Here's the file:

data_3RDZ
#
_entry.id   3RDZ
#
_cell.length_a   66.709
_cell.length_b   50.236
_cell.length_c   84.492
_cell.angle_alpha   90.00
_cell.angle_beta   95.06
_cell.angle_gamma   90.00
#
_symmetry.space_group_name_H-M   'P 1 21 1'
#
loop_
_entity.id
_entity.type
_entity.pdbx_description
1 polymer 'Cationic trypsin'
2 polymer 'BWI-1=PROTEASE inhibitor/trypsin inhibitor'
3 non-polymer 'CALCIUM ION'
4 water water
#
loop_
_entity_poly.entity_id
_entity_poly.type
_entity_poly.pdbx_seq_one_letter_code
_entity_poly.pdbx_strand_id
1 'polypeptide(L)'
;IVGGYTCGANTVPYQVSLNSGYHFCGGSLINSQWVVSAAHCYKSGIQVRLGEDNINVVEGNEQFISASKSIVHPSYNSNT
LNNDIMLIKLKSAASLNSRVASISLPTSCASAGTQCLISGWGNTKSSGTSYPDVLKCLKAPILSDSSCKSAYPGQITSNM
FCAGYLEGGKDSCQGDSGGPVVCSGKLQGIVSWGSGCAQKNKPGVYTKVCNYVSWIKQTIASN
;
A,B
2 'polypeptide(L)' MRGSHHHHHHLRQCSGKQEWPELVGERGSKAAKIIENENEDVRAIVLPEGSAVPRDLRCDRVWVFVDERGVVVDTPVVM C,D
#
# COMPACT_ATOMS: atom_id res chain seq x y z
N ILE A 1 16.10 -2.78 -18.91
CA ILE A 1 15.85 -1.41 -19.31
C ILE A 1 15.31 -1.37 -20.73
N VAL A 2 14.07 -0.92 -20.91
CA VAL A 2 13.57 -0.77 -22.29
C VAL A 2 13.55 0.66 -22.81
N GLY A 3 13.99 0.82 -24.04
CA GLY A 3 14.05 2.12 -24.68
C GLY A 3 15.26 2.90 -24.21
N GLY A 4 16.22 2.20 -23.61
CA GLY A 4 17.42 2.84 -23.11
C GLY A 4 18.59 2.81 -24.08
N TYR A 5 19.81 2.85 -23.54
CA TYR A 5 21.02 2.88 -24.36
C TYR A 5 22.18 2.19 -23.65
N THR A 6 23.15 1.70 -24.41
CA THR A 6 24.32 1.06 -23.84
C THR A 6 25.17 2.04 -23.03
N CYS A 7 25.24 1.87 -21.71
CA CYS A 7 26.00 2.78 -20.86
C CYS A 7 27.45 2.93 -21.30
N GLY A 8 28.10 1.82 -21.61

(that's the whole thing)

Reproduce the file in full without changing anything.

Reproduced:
data_3RDZ
#
_entry.id   3RDZ
#
_cell.length_a   66.709
_cell.length_b   50.236
_cell.length_c   84.492
_cell.angle_alpha   90.00
_cell.angle_beta   95.06
_cell.angle_gamma   90.00
#
_symmetry.space_group_name_H-M   'P 1 21 1'
#
loop_
_entity.id
_entity.type
_entity.pdbx_description
1 polymer 'Cationic trypsin'
2 polymer 'BWI-1=PROTEASE inhibitor/trypsin inhibitor'
3 non-polymer 'CALCIUM ION'
4 water water
#
loop_
_entity_poly.entity_id
_entity_poly.type
_entity_poly.pdbx_seq_one_letter_code
_entity_poly.pdbx_strand_id
1 'polypeptide(L)'
;IVGGYTCGANTVPYQVSLNSGYHFCGGSLINSQWVVSAAHCYKSGIQVRLGEDNINVVEGNEQFISASKSIVHPSYNSNT
LNNDIMLIKLKSAASLNSRVASISLPTSCASAGTQCLISGWGNTKSSGTSYPDVLKCLKAPILSDSSCKSAYPGQITSNM
FCAGYLEGGKDSCQGDSGGPVVCSGKLQGIVSWGSGCAQKNKPGVYTKVCNYVSWIKQTIASN
;
A,B
2 'polypeptide(L)' MRGSHHHHHHLRQCSGKQEWPELVGERGSKAAKIIENENEDVRAIVLPEGSAVPRDLRCDRVWVFVDERGVVVDTPVVM C,D
#
# COMPACT_ATOMS: atom_id res chain seq x y z
N ILE A 1 16.10 -2.78 -18.91
CA ILE A 1 15.85 -1.41 -19.31
C ILE A 1 15.31 -1.37 -20.73
N VAL A 2 14.07 -0.92 -20.91
CA VAL A 2 13.57 -0.77 -22.29
C VAL A 2 13.55 0.66 -22.81
N GLY A 3 13.99 0.82 -24.04
CA GLY A 3 14.05 2.12 -24.68
C GLY A 3 15.26 2.90 -24.21
N GLY A 4 16.22 2.20 -23.61
CA GLY A 4 17.42 2.84 -23.11
C GLY A 4 18.59 2.81 -24.08
N TYR A 5 19.81 2.85 -23.54
CA TYR A 5 21.02 2.88 -24.36
C TYR A 5 22.18 2.19 -23.65
N THR A 6 23.15 1.70 -24.41
CA THR A 6 24.32 1.06 -23.84
C THR A 6 25.17 2.04 -23.03
N CYS A 7 25.24 1.87 -21.71
CA CYS A 7 26.00 2.78 -20.86
C CYS A 7 27.45 2.93 -21.30
N GLY A 8 28.10 1.82 -21.61